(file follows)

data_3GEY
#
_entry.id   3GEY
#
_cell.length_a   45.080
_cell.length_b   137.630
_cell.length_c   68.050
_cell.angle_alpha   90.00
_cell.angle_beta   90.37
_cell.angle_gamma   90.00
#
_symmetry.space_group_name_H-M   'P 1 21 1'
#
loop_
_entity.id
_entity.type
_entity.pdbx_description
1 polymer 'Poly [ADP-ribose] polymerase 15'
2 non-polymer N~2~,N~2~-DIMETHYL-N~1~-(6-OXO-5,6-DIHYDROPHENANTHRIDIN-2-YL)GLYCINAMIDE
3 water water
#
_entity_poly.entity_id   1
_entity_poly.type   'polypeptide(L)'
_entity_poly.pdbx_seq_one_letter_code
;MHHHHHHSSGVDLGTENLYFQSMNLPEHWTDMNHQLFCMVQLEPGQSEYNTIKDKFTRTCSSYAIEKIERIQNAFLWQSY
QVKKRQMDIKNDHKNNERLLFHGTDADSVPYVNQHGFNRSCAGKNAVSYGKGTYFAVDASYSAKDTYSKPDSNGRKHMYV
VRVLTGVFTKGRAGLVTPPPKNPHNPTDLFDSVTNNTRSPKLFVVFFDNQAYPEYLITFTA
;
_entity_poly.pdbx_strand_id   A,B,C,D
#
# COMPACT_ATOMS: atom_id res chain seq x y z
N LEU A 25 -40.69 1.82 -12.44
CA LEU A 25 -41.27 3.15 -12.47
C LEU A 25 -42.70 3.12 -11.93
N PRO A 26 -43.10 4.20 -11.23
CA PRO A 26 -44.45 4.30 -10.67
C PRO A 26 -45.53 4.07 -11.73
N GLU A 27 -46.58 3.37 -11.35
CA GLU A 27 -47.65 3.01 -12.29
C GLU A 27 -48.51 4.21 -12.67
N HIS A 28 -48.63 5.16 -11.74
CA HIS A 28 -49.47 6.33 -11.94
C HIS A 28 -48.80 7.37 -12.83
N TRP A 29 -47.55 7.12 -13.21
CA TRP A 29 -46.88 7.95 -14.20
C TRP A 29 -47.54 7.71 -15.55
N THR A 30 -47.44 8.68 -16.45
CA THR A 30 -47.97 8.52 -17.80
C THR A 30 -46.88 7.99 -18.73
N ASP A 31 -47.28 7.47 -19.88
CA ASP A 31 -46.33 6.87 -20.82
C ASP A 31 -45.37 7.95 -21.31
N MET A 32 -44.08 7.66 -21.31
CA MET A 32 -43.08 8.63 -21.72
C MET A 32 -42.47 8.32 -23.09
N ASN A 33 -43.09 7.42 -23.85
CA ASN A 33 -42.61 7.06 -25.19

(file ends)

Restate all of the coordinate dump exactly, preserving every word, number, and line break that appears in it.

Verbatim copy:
data_3GEY
#
_entry.id   3GEY
#
_cell.length_a   45.080
_cell.length_b   137.630
_cell.length_c   68.050
_cell.angle_alpha   90.00
_cell.angle_beta   90.37
_cell.angle_gamma   90.00
#
_symmetry.space_group_name_H-M   'P 1 21 1'
#
loop_
_entity.id
_entity.type
_entity.pdbx_description
1 polymer 'Poly [ADP-ribose] polymerase 15'
2 non-polymer N~2~,N~2~-DIMETHYL-N~1~-(6-OXO-5,6-DIHYDROPHENANTHRIDIN-2-YL)GLYCINAMIDE
3 water water
#
_entity_poly.entity_id   1
_entity_poly.type   'polypeptide(L)'
_entity_poly.pdbx_seq_one_letter_code
;MHHHHHHSSGVDLGTENLYFQSMNLPEHWTDMNHQLFCMVQLEPGQSEYNTIKDKFTRTCSSYAIEKIERIQNAFLWQSY
QVKKRQMDIKNDHKNNERLLFHGTDADSVPYVNQHGFNRSCAGKNAVSYGKGTYFAVDASYSAKDTYSKPDSNGRKHMYV
VRVLTGVFTKGRAGLVTPPPKNPHNPTDLFDSVTNNTRSPKLFVVFFDNQAYPEYLITFTA
;
_entity_poly.pdbx_strand_id   A,B,C,D
#
# COMPACT_ATOMS: atom_id res chain seq x y z
N LEU A 25 -40.69 1.82 -12.44
CA LEU A 25 -41.27 3.15 -12.47
C LEU A 25 -42.70 3.12 -11.93
N PRO A 26 -43.10 4.20 -11.23
CA PRO A 26 -44.45 4.30 -10.67
C PRO A 26 -45.53 4.07 -11.73
N GLU A 27 -46.58 3.37 -11.35
CA GLU A 27 -47.65 3.01 -12.29
C GLU A 27 -48.51 4.21 -12.67
N HIS A 28 -48.63 5.16 -11.74
CA HIS A 28 -49.47 6.33 -11.94
C HIS A 28 -48.80 7.37 -12.83
N TRP A 29 -47.55 7.12 -13.21
CA TRP A 29 -46.88 7.95 -14.20
C TRP A 29 -47.54 7.71 -15.55
N THR A 30 -47.44 8.68 -16.45
CA THR A 30 -47.97 8.52 -17.80
C THR A 30 -46.88 7.99 -18.73
N ASP A 31 -47.28 7.47 -19.88
CA ASP A 31 -46.33 6.87 -20.82
C ASP A 31 -45.37 7.95 -21.31
N MET A 32 -44.08 7.66 -21.31
CA MET A 32 -43.08 8.63 -21.72
C MET A 32 -42.47 8.32 -23.09
N ASN A 33 -43.09 7.42 -23.85
CA ASN A 33 -42.61 7.06 -25.19